Major Fair gives students chance to figure out future

Students interact with professors and other students in the various departments and majors that UConn offers at The Major Fair in the Student Union ballroom on Wednesday, Oct. 11, 2017. (Eric Wang/The Daily Campus)

The Major Fair is an opportunity for students to explore different degrees, whether they are considering a second major, adding a minor or are currently part of the ACES program and looking to select a major.

The Student Union Ballroom hosted this year’s Major Fair Wednesday, exhibiting many of the university’s majors.

The University of Connecticut’s The Major Experience (TME) initiative is an amalgam of career pursuits and degree options. TME began as a partnership between UConn’s Academic Center for Exploratory Students and the Center for Career Development. According to its mission statement, TME is dedicated to major exploration.

“TME puts you in the driver’s seat and allows the opportunity to learn about yourself, majors, and careers at your own pace and on your own terms,” according to TME’s website.

Fifty majors were represented at the event.

There were seven different schools represented at the Major Fair, including the College of Agriculture, Health and Natural Resources; the College of Liberal Arts and Sciences; Neag School of Education; the School of Business; the School of Engineering; the School of Fine Arts and the School of Pharmacy.

Eight majors were present from the College of Agriculture, Health and Natural Resources, as well as 40 different majors from the College of Liberal Arts and Sciences.

While not every major UConn offers was represented at the event, 50 of the 159 were present and seven of the nine schools or colleges were represented.

Some of the majors not present from the larger schools include journalism, Japanese studies, nutritional sciences and exercise science. The schools of business, engineering and pharmacy were represented by a singular table due to their small sizes in comparison to other programs.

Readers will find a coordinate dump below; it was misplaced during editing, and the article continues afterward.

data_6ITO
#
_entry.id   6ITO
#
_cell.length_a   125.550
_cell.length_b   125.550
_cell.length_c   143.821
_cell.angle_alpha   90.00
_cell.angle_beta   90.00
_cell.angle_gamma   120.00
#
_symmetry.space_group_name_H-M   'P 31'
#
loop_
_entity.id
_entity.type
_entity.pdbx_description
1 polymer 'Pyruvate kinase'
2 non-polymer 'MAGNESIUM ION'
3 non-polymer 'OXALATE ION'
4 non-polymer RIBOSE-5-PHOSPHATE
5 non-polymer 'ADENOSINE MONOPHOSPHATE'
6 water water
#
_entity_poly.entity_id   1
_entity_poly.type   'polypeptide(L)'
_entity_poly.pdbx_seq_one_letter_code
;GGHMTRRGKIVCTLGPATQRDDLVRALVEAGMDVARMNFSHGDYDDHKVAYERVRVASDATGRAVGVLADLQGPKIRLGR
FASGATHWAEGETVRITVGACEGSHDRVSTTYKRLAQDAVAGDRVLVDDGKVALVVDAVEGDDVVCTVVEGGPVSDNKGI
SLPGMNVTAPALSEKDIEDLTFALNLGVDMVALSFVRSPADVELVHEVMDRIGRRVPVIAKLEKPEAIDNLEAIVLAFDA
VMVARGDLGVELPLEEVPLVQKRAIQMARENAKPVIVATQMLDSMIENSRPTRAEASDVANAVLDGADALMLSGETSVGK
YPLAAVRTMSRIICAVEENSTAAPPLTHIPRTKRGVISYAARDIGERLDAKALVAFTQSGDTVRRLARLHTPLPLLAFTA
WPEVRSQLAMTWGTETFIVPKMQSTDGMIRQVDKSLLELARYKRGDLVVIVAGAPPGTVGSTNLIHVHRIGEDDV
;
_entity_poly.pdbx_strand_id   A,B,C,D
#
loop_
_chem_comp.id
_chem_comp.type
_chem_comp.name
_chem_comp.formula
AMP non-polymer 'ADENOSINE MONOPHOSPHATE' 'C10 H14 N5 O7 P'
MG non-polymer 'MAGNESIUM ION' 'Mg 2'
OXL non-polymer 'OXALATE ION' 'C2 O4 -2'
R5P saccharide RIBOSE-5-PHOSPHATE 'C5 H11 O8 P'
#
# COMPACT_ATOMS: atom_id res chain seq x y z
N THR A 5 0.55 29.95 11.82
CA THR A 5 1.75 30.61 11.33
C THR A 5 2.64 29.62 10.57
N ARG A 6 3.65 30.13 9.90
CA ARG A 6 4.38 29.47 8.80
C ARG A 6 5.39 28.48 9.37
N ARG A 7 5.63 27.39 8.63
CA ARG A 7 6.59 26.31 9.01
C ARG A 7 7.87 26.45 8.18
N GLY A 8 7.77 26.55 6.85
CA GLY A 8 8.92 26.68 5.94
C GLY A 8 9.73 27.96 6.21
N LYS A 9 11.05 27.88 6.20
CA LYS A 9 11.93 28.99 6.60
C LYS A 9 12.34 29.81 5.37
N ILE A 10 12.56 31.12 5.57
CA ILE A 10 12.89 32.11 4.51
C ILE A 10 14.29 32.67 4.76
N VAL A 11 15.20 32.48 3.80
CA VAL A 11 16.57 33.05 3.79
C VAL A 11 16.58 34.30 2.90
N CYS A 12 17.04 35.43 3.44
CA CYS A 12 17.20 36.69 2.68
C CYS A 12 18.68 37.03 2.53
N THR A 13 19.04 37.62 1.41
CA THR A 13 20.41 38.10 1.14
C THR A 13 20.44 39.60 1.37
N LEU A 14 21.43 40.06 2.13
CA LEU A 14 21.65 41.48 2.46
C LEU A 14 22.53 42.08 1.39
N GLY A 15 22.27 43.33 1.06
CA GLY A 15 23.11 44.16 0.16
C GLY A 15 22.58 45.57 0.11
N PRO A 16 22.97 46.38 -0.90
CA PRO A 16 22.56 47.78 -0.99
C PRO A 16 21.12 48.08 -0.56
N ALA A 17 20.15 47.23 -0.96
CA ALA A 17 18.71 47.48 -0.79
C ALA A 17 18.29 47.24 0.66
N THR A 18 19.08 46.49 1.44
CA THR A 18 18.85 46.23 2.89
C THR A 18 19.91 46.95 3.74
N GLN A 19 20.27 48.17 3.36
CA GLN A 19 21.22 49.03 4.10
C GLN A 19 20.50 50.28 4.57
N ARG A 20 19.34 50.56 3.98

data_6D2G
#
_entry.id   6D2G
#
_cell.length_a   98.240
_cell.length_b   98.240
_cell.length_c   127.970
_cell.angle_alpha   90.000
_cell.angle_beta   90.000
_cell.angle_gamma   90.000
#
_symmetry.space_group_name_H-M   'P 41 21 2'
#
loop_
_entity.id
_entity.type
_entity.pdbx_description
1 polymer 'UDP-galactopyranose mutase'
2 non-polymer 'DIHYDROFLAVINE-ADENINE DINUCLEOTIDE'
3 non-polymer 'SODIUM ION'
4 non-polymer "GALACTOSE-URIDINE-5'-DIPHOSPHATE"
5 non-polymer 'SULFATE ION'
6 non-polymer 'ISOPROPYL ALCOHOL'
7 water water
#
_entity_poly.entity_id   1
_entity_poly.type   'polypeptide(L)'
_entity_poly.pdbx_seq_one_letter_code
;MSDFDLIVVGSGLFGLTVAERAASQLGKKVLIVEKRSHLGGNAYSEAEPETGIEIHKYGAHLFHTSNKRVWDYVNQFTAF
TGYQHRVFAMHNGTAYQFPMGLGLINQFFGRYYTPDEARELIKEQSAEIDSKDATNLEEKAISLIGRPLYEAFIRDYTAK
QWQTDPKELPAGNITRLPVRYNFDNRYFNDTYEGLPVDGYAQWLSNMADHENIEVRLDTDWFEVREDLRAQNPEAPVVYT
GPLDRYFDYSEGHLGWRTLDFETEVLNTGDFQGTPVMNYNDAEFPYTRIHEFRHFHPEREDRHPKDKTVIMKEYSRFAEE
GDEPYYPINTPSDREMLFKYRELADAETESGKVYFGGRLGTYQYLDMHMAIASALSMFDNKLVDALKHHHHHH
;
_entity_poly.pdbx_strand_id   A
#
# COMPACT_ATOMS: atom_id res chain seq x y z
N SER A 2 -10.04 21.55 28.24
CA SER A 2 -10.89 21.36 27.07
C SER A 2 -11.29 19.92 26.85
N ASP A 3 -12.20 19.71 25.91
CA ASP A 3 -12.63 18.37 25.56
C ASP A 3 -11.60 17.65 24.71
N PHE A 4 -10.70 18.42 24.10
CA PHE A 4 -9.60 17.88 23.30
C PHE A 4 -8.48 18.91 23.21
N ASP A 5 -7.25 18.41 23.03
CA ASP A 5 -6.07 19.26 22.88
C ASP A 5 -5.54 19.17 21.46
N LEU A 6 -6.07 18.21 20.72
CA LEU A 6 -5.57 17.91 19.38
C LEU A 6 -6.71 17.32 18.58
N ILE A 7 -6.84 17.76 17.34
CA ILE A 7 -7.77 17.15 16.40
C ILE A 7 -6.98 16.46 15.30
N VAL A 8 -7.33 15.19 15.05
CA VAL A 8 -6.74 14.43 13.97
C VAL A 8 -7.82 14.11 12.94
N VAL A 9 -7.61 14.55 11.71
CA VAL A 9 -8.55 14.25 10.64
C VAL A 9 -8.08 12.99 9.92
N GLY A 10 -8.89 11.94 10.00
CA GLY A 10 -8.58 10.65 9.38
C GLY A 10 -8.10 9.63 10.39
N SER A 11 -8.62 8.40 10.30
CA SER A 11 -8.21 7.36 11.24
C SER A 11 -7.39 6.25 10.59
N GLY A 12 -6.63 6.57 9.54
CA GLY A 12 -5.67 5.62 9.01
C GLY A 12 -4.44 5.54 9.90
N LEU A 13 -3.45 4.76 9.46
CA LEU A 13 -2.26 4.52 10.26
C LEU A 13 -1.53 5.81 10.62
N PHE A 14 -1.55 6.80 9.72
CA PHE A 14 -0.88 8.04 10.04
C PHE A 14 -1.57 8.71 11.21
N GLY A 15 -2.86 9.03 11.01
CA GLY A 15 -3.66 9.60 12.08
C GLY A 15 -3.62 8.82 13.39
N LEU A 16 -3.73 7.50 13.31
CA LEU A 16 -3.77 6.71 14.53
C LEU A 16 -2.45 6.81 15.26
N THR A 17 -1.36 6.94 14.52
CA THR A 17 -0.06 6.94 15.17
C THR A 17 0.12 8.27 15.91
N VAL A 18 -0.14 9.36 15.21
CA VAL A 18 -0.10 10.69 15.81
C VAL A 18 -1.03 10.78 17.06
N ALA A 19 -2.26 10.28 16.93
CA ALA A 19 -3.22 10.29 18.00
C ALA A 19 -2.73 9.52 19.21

The schools not present were the School of Nursing and the Ratcliffe Hicks School of Agriculture.

TME also offered a list of questions to ask prospective majors or college representatives, such as “What are some of the best courses to take for students interested in this major?” or “What are some not-so-typical jobs that students have gotten associated with this major?”

Aside from major advice and guidance, the Major Fair also supplied students with resources to further their careers as well.

TME provides resources for students such as the Major Elimination Activity to help narrow down preferable options for an undecided student, TME Student Mentors to discuss what it is like to be a student in each major and the ability to schedule a meeting with a TME coach to explore options in deciding on a major.

“It is a good event to go to if you’re considering switching into a major, and a good opportunity to learn about the requirements and job opportunities for that major,” Julia Cobuzzi, a seventh semester nutrition major ,said.

TME is a beneficial program for those unsure of what career path they would like to pursue, and is one of UConn’s many assets in assisting their students to find their desired career.

The Major Fair is an opportunity to inquire into different degrees and see the benefits of each, all in one place.     


Abby Brone is a campus correspondent for The Daily Campus. She can be reached via email at abigail.brone@uconn.edu.